Patient compliance is one of the most important aspects of any successful treatment strategy. Asking your patient to be proactive in their care is the best way to not only help them to recover, but to empower them to best understand how they can take better care of themselves in the future. Even the simplest actions such as maintaining proper mechanics or limiting certain movements can make a big difference in overall success of your treatment plan. However, we can’t be with our patients 24/7 to remind them about all of the things they need to be doing. This is where I have found the intervention of kinesiology tape to be beneficial adjunct to the care we can provide.
Lets say for instance that your patient complains of pain between the shoulder blades. We know that with better posture, they would likely not ‘feel the burn’ if they were more aware of their posture while at the computer (assuming this is what the history indicates). Once you have performed your manual therapy and addressed the complaint to their satisfaction, they leave feeling tremendous relief, only to return to the same aggravating activity. Only after they start to ‘feel the burn’ again, do they recall your telling them to pull their shoulders back and sit up taller in the chair. Kinesiology tape can be the early intervention that reminds them before they ‘feel the burn’.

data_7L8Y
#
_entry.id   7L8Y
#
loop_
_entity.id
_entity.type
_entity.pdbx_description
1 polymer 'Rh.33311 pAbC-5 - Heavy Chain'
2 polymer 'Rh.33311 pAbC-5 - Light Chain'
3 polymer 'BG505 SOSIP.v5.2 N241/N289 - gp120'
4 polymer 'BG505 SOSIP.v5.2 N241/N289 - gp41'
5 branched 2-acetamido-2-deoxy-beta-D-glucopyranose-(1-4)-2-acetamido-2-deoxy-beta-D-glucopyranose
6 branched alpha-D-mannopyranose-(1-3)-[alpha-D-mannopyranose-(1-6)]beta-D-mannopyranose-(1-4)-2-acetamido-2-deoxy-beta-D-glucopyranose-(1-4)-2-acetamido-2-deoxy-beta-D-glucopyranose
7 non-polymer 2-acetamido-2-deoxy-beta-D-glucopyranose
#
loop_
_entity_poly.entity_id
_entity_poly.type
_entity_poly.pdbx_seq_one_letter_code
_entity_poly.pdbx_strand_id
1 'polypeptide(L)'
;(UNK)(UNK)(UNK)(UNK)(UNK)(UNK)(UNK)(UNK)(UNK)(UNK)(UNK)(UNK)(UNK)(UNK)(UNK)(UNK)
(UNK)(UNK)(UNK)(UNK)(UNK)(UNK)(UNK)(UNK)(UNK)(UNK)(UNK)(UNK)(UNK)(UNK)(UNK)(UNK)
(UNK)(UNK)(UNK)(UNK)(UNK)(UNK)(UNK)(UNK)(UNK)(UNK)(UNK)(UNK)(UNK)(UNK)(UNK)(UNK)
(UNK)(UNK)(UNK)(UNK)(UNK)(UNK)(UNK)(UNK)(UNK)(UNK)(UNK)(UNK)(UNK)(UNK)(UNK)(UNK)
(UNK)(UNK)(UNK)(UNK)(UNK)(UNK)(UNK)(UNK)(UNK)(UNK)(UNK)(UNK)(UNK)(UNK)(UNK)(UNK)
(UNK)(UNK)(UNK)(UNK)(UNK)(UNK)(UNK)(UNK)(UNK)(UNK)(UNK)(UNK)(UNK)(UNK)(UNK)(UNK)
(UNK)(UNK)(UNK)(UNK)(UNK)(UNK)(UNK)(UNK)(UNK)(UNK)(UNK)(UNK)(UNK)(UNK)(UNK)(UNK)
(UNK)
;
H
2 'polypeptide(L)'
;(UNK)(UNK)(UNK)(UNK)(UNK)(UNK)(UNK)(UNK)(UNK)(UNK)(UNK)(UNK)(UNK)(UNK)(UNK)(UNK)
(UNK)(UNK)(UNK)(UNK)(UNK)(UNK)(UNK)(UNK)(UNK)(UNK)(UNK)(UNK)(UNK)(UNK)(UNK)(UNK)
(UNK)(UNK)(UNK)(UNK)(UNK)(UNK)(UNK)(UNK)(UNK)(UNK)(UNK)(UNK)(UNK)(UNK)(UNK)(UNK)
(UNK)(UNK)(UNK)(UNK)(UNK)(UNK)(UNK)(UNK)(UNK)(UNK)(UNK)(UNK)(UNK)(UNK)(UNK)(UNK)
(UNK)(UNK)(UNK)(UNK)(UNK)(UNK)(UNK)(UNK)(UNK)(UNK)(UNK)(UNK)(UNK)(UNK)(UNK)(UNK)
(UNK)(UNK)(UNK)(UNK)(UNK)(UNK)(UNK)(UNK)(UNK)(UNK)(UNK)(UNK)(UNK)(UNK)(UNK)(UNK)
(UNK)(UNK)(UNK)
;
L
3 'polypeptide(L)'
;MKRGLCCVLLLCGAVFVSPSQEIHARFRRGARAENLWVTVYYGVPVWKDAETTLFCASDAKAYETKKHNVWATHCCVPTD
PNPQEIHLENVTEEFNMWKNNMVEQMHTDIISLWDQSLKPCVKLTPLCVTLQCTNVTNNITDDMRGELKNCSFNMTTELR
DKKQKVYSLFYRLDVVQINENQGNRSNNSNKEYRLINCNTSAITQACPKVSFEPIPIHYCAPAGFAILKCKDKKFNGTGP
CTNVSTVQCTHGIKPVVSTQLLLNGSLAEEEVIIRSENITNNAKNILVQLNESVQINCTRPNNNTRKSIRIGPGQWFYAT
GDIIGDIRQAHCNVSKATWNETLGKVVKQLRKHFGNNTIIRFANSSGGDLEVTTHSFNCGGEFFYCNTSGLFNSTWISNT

Many people here the term taping and immediately think about strapping something down or holding something in place. When using kinesiology tape in this situation, you would apply the tape in a way that when the patients posture begins to slump into a negative position, the sensory input of the tension on the tape would remind them to “sit up straight”, therefore, engaging the facilitated tissues and inevitably making them stronger over time. If we simply taped their shoulders back, then the tape, not the muscles, would be doing all the work. Over time, through manual therapy and kinesiology taping I have witnessed postural corrections and reductions in pain significantly.
Ask the patient to adopt a position of neutral anatomical alignment. Be certain that they are not overly exaggerating pulling the shoulders back. With the patient in this position, clean the area, measure the tape from the anterior aspect of the shoulder, crossing over the spine around T10-T12 and ending around the 12th rib on the opposite side. You will be utilizing about 50% tape tension, so be certain to account for this when measuring. Repeat the same for the other side. Next, cut a Y-strip, approximately 6 inches, Place the anchor of the Y around T2/3. Take the first tail of the Y-strip and stretch it to 50% tape tension along the spine, ending as close to the occipital ridge, avoiding the hair line. Repeat for the other tail. Note: taping over any hair will create a negative sensory input as well as result in the tape not adhering very well. Prior to ANY movement, you should aggressively rub the heat activated adhesive to ensure good contact.
If you are like most therapists, patient compliance is one of the most frustrating aspects of your job. Consider using kinesiology tape as an adjunct the next time you are looking for more patient compliance.